The Energy industry is facing a fast-paced transition. The decisions made today by top industry executives will determine the future of their company’s market positioning and their competitive advantage. To navigate the energy transition, executives need to understand technological enablers, such as digital technologies, circular economy, renewables, energy storage, and electrification technologies. Besides technology, energy leaders need to understand the driving forces behind economic, environmental, political, and social elements in the energy industry (i.e. economic growth, energy consumption, global warming, air pollution, regulatory interventions, changes to consumption patterns due to increased environmental consciousness, adoption of low-emission technologies).


One should also understand the macro trends and key drivers determining the future scenarios of energy. Key uncertainties are societal responses to climate change (closed regional economies or open global economy) and global energy transition dynamics (proactive or reactive). There are four plausible scenarios (closed-proactive; closed-reactive; open-proactive; open-reactive economies) against which companies need to test their strategies.

Decarbonization is expected to become a global imperative. Decarbonization in the Power and Utilities sector is expected to be driven by cost declines in wind and solar power and in energy storage technologies. In the Oil and Gas sector, decarbonization is mostly driven by customer and stakeholder pressure for carbon and methane emissions reductions during field operations. The trend of Oil and Gas companies investing in clean energy businesses is expected to continue. In industrial manufacturing a growing number of companies are setting targets for electrification of industrial processes, heating, and cooling, and even equipment and fleets.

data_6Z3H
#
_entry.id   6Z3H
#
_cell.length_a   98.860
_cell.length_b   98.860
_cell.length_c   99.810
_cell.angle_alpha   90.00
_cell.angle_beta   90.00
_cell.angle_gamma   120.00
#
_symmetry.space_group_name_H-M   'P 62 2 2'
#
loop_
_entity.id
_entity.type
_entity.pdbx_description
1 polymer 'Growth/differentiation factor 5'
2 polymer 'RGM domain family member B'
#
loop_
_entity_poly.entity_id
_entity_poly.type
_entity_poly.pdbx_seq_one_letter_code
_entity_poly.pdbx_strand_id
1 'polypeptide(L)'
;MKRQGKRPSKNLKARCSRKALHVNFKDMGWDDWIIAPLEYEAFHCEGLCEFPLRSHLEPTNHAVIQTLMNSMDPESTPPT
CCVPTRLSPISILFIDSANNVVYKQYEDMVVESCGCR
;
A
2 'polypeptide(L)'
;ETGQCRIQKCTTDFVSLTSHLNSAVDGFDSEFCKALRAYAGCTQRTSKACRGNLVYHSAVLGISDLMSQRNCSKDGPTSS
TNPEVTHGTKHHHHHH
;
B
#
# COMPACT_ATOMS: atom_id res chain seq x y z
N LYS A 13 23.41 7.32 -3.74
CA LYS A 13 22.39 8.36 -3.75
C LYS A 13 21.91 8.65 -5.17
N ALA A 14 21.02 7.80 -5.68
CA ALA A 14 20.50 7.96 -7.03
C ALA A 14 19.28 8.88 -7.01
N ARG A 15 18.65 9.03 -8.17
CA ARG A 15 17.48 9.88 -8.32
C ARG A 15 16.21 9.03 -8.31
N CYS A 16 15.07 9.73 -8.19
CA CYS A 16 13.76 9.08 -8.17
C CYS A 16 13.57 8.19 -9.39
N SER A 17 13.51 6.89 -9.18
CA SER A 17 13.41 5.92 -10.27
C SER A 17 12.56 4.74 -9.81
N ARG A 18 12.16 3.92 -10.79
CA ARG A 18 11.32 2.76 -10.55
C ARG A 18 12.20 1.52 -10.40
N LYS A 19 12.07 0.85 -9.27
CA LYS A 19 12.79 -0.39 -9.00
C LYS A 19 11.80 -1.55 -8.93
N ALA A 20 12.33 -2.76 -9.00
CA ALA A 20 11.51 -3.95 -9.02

Energy efficiency is another area in which substantial progress has already been made. Global energy demand is expected to continue to grow, but efficient lighting and appliances, energy management systems, and other new technologies mean energy demand growth will not likely match the pace of population and economic growth.

The emergence of new technologies, and in particular the declining costs of these technologies, has been a key element in the energy transition so far and will likely continue to be a critical element in determining the future of the energy sector. Key technologies that will shape the future of energy transition are: Digital technologies, Circular economy, Renewables, Carbon capture, utilization and storage, Energy storage, and Electrification technologies. Some of the fastest growing new companies today are the energy sector disruptors such as Bulb Energy and Octopus Energy that are attracting many new customers and getting the attention of the investors.

This energy transition brings complex challenges, but also presents a great opportunity for companies to commercialize new technologies, invest in new business models, and manage customer and stakeholder expectations.

Kruno Škrinjar